March 4, 2016

Poems By Tim Staley: "On the Cusp of Snow and Thaw", "Daddy Daughter Campout", "Folk Rock Flophouse"

Tim Staley was born in Montgomery, Alabama, in 1975. He completed a Poetry MFA from New Mexico State University in 2004. He serves as publisher of Grandma Moses Press. His first full-length poetry collection, Lost On My Own Street, is forthcoming from Pski’s Porch Publishing. His newest chapbook, The Most Honest Syllable Is Shhh, is forthcoming from Night Ballet Press. Journal publications include Border Senses, Cacti Fur, Canary, Chiron Review, Circumference, and RHINO: The Poetry Forum. His hobbies include thinking, taquitos, and waiting. Actually, just taquitos.  He lives with his wife and daughter in Las Cruces, New Mexico. Find him online at www.poetstaley.com






On the Cusp of Snow and Thaw

I tell myself I’m home out here
alone in the cold
a half mile from the road
beside Sapillo Creek
where silence broods
on the nail head
of the moon
without budging.
Each night the freeze
stretches out the earth’s pores
and leaves them worn out
and satisfied in the morning.
Tonight Old Forester sloshes
in my blue aluminum cup
while Willie Nelson sings
from a tiny speaker:
One night of love
can’t make up
for six nights
alone. I romanticize
man versus wild while
hundreds of miles
away on our crappy futon
there’s a wilderness
in my wife’s eyes
I can’t face.
Late at night the air ticks
in shafts of moonlight
with ice crystals
and sparkles crackle
like the fire.
I’m drunk enough now
to appreciate anywhere
there’s water in the air.
A hound dog
with a transmitter collar
trots through my camp
on a mission.
He goes deeper
into the wilderness
than I care to.
Maybe
I’m not ready
for so much quiet.




Daddy Daughter Campout


It’s 2:31 PM.
She’s playing airplane in the van.
This air traffic controller
sips a Budweiser.
I don’t feel too tired.
She’s done playing airplane.
It’s 2:32 PM.   


Every path we walk down:
pine trees, property lines,
broken glass, shotgun shells,
dead fall, beer bottles, cans,
car campers and another man’s
screaming kids, and best of all
these bones: elk, mule deer, bear.
Spines with rib cages and necks,
fur still clinging to hooves and shins.
Listen close, hear the insects mining.


A blue tarp under us both,
Miles Davis, ESP, on a weak speaker,
bones of the chorus flesh out the verse.
A fleece vest of mine and a jacket of Suzanne’s
wrapped around her. Planes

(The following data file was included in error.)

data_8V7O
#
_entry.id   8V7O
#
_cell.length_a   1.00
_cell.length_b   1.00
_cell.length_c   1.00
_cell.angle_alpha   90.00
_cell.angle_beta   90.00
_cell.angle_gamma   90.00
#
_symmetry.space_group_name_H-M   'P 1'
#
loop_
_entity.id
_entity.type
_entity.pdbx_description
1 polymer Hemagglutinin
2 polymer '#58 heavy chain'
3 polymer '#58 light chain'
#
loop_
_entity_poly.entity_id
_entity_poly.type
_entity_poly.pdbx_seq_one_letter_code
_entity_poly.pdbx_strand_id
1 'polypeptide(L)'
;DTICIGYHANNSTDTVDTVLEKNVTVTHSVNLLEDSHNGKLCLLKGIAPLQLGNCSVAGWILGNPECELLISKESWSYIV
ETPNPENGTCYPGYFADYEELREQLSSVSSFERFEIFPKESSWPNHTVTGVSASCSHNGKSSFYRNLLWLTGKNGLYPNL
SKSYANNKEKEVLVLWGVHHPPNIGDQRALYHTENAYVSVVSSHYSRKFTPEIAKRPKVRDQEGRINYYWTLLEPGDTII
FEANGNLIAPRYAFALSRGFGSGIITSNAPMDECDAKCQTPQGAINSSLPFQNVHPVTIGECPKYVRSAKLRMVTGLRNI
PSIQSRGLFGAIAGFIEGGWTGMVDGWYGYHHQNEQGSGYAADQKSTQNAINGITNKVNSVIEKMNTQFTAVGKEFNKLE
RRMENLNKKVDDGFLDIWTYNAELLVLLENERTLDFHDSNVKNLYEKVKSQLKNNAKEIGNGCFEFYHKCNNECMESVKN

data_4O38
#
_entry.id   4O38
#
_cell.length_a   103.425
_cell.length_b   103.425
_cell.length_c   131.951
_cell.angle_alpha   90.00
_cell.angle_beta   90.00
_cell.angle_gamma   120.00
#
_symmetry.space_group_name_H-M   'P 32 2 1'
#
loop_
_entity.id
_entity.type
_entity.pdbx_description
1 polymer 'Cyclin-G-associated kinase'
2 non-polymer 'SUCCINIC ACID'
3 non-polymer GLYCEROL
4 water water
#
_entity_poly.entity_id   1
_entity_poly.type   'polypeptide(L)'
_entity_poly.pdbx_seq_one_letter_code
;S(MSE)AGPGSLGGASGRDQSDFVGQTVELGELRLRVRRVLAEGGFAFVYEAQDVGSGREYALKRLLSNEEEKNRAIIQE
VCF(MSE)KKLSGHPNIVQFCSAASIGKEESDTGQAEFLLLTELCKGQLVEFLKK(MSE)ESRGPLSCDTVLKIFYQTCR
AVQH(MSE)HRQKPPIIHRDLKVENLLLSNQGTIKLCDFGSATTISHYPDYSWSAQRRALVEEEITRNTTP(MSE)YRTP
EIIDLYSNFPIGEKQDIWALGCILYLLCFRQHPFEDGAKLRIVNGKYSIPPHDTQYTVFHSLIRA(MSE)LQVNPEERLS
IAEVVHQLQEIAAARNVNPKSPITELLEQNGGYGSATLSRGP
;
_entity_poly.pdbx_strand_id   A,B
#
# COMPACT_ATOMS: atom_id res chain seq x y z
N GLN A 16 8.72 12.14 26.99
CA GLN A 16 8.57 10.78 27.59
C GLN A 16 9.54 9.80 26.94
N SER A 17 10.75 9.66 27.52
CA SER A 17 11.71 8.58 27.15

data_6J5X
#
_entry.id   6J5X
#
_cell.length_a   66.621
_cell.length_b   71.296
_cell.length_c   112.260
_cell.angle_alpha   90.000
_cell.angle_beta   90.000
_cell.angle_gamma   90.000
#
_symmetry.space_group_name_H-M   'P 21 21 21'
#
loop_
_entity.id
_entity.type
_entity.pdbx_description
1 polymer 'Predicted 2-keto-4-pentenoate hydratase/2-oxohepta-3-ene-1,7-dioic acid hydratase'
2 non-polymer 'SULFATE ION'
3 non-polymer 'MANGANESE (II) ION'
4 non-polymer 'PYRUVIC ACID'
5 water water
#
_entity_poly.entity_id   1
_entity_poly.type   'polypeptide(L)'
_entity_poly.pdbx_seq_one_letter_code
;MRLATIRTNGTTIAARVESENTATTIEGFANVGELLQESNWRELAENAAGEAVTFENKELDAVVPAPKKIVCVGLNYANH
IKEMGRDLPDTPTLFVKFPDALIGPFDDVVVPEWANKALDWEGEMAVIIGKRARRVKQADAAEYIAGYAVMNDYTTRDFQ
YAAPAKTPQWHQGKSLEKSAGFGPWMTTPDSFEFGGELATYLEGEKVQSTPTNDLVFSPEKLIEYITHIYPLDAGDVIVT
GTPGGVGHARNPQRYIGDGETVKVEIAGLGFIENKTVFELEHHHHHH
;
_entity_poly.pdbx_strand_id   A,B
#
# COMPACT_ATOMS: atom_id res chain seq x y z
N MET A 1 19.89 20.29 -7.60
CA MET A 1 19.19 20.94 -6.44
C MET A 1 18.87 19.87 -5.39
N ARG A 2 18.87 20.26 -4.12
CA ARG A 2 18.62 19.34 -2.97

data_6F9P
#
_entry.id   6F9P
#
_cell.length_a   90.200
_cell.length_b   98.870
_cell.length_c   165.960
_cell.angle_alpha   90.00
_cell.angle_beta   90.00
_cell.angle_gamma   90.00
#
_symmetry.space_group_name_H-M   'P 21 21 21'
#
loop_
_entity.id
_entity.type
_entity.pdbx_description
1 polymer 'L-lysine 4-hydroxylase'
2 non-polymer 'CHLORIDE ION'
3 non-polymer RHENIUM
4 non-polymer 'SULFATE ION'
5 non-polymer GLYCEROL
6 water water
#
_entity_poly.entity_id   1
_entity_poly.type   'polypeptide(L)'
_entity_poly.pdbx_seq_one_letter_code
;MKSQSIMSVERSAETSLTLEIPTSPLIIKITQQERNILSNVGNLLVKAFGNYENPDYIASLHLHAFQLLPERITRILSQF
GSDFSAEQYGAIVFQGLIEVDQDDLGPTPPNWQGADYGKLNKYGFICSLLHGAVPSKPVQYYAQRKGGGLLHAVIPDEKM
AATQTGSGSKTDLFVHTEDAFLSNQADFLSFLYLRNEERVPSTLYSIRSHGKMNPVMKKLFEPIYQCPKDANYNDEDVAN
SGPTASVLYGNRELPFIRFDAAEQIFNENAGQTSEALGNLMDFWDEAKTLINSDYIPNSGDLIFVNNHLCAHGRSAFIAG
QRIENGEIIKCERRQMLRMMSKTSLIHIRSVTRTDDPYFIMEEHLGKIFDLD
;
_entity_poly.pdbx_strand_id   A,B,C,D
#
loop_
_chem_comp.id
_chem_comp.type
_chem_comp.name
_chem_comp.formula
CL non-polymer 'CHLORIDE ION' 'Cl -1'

and satellites blink between the stars.
In the firelight she’s finally asleep…


How many lifetimes did it take to get here?




Folk Rock Flophouse

I’m in a band with 7 guitar players
you know guitars players
with those long wooden shafts
that jut out from their torsos.
They play seven of my songs
            extremely well
if they remember
or once they’ve found the sheet
with all the chords.

At practice they’re not grounded
they buzz literally:
            Pleased to introduce…
            Thrilled to introduce…
            etcetera
until we’re one trashed phantasm
in speculative harmony.

Tell them, tell them
Helen begs tell them
            kick the feral out the band
and I tell her I can’t
and Helen doesn’t say tell them
for awhile.

Then there’s the drugs.
Damn the drugs that work
in tidal waves.  A gateway hug,
a bump or two, then came Jessica,
my yogi’s daughter
home from Naropa, she found an antique
poster of me for her bedroom. I tack it
by tiny hammer and drag
my palms across her tiny chest. I kiss
with my tongue her tiny mouth. She cries behind bangs
and maybe we’re in love and Helen knows
not to squelch it
though for her these arrangements
map a narrow corner.

Accidents are chronic,
they curl and hammer the fingerboard.
Even the guests
on my list
don’t show.
Don’t they know
how lucky they are, my notes all
strung out before them?
Oh fuck their failsafe guitar lick--
            that clipped
chiffon phrase.
           
You see Helen’s a seamstress, her fingers
draw my torn crotch
through the Singer, she dreamt up spangled
saxes for my lapels, initials
in deep last week by her needle
            and of the vinegar aroma
in her sewing room,
of the acetic taste in her mouth
well, it’s not as bad as it seems.
Taste is not the question, neither
is the sweaty marble upstairs.
Desire comes from the neck
stamps the reed , jumps the first
piece of brass it can find. Yes
I stole rocks spray painted gold and
I made Jessica take back the poster.

I’m starting to take this band seriously:
            No dope during practice
            No smoke break after every song
            No tambourine with no god damn plan.

Choreographers show you
when to move
            where to move
in relation to a mood
            cause when you move
cause when you move
did you make the new move?
            the old move? the right move?

My band’s only question
is who’s following who?
Of self improvement they lied.
At last I tell them
I’m the gig czar now!
and I hadn’t meant
to exonerate them wholly
but four guitars fall flat
as guitarists single file
are drawn by toes
beneath the dusty rug, so easy
they sink in the foundation’s crack.
The rhythm section follows suit
as usual a second behind.

Now, by God, if you stand to leave
I’ll take it
            as an ovation.

I find Helen reading in bed
and I approach like a hair
sluicing downstream, unsure
which branch to wrap.

Options crescendo with rock
in no short supply. 
It’s her I curl beside.

~Tim Staley

2 comments:

  1. Thanks, Tim. Honored to publish your work in IVJ! Janine

    ReplyDelete
  2. May I ask where the pic is? It looks so beautiful.

    ReplyDelete

Please support our authors...Thank you for leaving a comment.

Total Pageviews